Alfred Hitchcock Presents: Season 7, Episode 39

The Sorcerer's Apprentice (1962)

TV Episode  -   -  Crime | Drama | Mystery
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Ratings: 7.6/10 from 203 users  
Reviews: 4 user | 1 critic

A magician takes a simple-minded runaway under his wing. But the magician's wife has a sinister idea for the manipulable young man.


(as Josef Leytes)


(teleplay), (story)
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Title: The Sorcerer's Apprentice (1962)

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Episode complete credited cast:
Himself - Host
David J. Stewart ...
Larry Kert ...


The Great Sadini finds a young man passed out from hunger on the carnival grounds and takes him inside to his trailer. The boy, Hugo, proves to be simple. His first thought on waking is that he is dead and that Sadini and his wife are the devil and an angel. He's nearly right -- but he has the roles reversed. Sadini's compassion prompts him to take the kid under his wing and teach him about magic. The wife's cold heart leads her to beg the manipulable boy to commit murder. Written by J. Spurlin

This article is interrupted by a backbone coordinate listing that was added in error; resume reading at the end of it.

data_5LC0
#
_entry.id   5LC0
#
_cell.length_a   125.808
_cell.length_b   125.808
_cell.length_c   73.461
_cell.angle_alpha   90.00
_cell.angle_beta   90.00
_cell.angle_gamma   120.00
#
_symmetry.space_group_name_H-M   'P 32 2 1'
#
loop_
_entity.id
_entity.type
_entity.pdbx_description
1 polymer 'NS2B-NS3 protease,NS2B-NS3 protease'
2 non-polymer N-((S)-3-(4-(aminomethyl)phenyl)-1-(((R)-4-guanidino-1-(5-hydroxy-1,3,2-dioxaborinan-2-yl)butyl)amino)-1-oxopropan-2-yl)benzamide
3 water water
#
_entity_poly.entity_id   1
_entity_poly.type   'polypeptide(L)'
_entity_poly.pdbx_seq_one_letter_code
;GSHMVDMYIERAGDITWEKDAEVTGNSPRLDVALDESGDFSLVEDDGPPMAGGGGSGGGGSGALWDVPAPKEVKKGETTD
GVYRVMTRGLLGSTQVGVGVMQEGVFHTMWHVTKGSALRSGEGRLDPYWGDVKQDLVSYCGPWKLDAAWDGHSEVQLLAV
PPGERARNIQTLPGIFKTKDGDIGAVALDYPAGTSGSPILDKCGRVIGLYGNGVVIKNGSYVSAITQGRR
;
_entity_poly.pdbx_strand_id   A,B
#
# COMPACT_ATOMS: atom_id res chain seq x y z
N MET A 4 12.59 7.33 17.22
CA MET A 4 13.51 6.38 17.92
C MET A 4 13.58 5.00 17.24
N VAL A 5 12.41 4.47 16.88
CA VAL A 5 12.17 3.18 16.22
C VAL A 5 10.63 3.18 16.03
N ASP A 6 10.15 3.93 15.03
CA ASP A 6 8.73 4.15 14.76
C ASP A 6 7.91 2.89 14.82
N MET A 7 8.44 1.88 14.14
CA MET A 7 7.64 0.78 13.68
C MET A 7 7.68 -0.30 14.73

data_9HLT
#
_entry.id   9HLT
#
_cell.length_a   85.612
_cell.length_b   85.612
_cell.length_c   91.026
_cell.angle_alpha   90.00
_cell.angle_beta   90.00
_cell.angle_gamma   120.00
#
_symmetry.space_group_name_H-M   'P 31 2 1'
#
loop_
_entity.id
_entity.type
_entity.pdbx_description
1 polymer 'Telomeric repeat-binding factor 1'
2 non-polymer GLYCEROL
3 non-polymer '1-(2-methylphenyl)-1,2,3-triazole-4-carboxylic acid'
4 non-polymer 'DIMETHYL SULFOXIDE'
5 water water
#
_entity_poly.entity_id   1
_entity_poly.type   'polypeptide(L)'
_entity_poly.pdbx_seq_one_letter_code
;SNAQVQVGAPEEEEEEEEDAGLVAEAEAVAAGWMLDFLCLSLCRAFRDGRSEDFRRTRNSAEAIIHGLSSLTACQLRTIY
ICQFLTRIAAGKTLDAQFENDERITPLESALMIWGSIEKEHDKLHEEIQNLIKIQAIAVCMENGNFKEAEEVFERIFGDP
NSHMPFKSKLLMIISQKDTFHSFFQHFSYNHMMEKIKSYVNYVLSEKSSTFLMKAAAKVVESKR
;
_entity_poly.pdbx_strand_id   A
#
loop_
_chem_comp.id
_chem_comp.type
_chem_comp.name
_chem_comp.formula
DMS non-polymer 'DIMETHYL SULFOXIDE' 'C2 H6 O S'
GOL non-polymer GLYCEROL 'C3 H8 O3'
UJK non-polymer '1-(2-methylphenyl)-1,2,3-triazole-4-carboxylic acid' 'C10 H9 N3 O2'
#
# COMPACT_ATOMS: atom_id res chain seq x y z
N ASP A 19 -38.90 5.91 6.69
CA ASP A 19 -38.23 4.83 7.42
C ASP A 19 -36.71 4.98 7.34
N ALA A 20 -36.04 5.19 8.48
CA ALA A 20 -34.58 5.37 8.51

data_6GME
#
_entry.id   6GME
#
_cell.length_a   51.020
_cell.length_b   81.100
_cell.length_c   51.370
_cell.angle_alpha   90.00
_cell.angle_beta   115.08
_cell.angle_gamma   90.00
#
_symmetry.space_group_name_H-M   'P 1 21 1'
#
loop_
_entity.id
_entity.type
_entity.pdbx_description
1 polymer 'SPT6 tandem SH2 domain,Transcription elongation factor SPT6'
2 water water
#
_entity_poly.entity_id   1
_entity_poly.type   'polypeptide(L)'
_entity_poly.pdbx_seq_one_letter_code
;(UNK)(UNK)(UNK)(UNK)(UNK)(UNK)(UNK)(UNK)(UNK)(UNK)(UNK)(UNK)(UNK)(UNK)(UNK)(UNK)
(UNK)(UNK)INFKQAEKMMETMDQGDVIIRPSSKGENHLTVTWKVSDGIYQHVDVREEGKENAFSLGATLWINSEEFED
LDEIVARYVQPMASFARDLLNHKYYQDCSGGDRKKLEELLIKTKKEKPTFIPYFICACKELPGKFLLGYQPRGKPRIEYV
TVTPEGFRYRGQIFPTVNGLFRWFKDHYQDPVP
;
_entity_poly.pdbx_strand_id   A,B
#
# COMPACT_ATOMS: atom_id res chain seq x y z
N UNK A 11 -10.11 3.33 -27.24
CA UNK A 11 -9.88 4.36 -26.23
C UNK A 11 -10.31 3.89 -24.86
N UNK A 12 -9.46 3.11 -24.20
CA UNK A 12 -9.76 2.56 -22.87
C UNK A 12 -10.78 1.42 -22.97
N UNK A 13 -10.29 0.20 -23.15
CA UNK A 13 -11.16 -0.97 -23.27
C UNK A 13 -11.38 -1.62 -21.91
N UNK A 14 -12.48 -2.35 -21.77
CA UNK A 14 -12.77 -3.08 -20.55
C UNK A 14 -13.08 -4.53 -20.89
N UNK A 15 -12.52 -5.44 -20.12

Plot Summary | Add Synopsis





Release Date:

1962 (USA)  »

Company Credits

Production Co:

Show detailed on  »

Technical Specs

Sound Mix:

Aspect Ratio:

1.33 : 1
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Did You Know?


Nearly became a "lost episode" when a sponsor deemed it unsuitable. It was subsequently never given a network airing, and it was not seen by television viewers until the series got sold into syndication. See more »


[first lines]
Sadini: Hey, wake up. This is no place to sleep. Come on, wake up. You'll freeze to death.
See more »


References Fantasia (1940) See more »


The Blue Danube (An der schönen blauen Donau, Op. 314)
Written by Johann Strauß
  • carnival music heard at the beginning of the story

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User Reviews

It's All in the Wand
17 June 2007 | by (Claremont,USA) – See all my reviews

Writer Robert Bloch may not have had much artistic finesse, but he sure knew how to compose good gimmicky horror stories. This is one of them. Slow-witted Brandon de Wilde hooks on with a traveling carnival show, where trollopy Diana Dors and her magician husband take advantage of his trusting nature. Trouble is that Dors is two-timing her husband with acrobat Larry Kirt, and decides to use de Wilde to get rid of the inconvenient husband. That would be fine for them, except mentally-challenged de Wilde really does believe in magic. The ending is deliciously appropriate.

Dors appears to be bursting out of her bodice and is perfectly cast as the husband's buxom stage prop. De Wilde spreads it on pretty thick, looking as if he's having a good time playing the exaggerated Hugo. At the same time, Kirt shows why he needed to stick to Broadway dancing. Production does a nice job of suggesting tacky carnival atmosphere. But all this is really beside the point, since the story here is the thing, and a good ironical one it is.

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